Across the sporting world, equality and female empowerment are more evident than ever before. And this season, the Red Bull Cliff Diving World Series is proud to announce that for the very first time there will be equal prize money for the men and women. In addition to that, there will also be parity in the number of permanent divers, along with an equalized format.
Four-time women's World Series champion, Rhiannan Iffland, has helped thrust the women into a larger share of the limelight in recent years, and the Australian is delighted with the changes:
"This is beyond amazing," says the 28-year-old record-breaker. "We have seen other sports going that direction where they have closed the pay-gap between men and women. For us to introduce that this year is so exciting, and it feels so empowering already to be a woman in an extreme sport and now to be equal with the men is something very, very fantastic.
"For me it's not about the money, it's about having that recognition and having the same exposure and feeling just as powerful as the men."
The addition of a new intermediate dive to the women's format shows that this empowerment is not just about the pay cheque, as Iffland points out, but also about sportive equality. Since 2014, the women have been dazzling fans all over the world with their stunning aerial acrobatics, and it takes no less effort, training or commitment to do it from 21m than it does from 27m.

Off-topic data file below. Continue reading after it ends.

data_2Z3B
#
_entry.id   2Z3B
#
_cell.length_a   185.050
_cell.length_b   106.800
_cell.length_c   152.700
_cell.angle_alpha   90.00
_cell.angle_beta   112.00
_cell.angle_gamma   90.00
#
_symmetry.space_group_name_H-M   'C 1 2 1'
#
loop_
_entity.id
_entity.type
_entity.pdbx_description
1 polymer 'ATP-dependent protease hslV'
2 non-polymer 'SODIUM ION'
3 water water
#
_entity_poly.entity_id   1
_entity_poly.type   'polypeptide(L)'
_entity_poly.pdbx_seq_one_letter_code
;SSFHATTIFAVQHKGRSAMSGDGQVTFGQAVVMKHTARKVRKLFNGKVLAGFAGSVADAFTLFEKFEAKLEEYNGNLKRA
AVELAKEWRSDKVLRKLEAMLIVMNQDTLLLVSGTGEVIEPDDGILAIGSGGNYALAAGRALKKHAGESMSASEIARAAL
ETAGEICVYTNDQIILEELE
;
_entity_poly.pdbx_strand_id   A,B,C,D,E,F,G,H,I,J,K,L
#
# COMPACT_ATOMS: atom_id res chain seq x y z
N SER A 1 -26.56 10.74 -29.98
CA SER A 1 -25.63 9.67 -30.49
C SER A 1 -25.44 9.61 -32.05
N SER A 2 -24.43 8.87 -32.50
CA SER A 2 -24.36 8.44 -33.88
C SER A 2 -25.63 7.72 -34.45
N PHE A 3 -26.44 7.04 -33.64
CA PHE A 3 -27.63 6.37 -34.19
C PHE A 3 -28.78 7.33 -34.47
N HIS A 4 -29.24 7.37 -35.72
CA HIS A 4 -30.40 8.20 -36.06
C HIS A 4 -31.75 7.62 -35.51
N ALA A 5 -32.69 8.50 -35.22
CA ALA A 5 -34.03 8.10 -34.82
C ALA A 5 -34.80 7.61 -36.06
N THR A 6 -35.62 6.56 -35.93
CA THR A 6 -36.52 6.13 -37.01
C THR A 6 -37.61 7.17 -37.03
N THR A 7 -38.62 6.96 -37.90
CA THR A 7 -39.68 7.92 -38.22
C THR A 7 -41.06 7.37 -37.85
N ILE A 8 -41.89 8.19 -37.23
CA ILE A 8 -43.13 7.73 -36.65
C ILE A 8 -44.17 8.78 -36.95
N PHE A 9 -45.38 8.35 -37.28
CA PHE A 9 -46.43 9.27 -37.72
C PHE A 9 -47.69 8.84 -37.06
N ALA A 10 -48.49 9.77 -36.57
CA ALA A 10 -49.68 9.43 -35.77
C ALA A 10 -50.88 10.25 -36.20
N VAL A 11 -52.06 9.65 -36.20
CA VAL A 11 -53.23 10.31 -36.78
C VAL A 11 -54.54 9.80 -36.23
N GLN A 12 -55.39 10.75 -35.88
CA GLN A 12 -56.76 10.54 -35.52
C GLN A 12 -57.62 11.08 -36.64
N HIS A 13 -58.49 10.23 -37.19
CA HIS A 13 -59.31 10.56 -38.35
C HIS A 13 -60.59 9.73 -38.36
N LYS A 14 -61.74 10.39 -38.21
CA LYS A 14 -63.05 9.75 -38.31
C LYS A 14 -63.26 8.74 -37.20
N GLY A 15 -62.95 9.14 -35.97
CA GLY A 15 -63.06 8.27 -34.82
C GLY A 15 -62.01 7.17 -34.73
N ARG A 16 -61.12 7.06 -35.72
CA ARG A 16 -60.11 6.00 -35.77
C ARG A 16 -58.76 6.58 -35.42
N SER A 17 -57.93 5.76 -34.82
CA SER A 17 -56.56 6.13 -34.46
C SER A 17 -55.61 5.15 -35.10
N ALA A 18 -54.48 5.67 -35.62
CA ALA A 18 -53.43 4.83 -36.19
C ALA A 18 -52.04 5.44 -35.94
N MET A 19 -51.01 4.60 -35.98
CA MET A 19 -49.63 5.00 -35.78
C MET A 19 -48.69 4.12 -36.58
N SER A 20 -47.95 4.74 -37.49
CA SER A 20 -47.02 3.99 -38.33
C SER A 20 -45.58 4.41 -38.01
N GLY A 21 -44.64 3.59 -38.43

"There is as much talent in the women's as in the men's," says Canada's Lysanne Richard, "and the equality will help the development of the sport and encourage a lot of women to join the circuit.
"As a woman it's really important for me to inspire other women to go beyond their fear, to push harder and to improve. Having the same number of women on tour as men in an extreme sport like cliff diving, will definitely motivate younger athletes to join the tour."
Orlando Duque, the recently retired World Series legend, believes these changes are crucial to the development of the sport that he helped to pioneer:
"It's a great thing of course," says Duque, "it puts everybody on the same level, and it should be like that. It helps develop the sport. It opens up to more women, which is really good. We need to develop both sides at the same time and in order for the sport to grow to the point where we want to go this is what we needed, that was the next step and I am pretty happy that it is working. I am sure it's going to be a success."
When it comes to empowerment, and what that truly means, Gary Hunt sums it up perfectly:
"For many, many years females have been looked upon as a weaker sex and secondary in some sense, and that must be a terrible thing. Of course, it's important for them to feel they are on the same standing as men. I think it's been a long time coming and it's normal."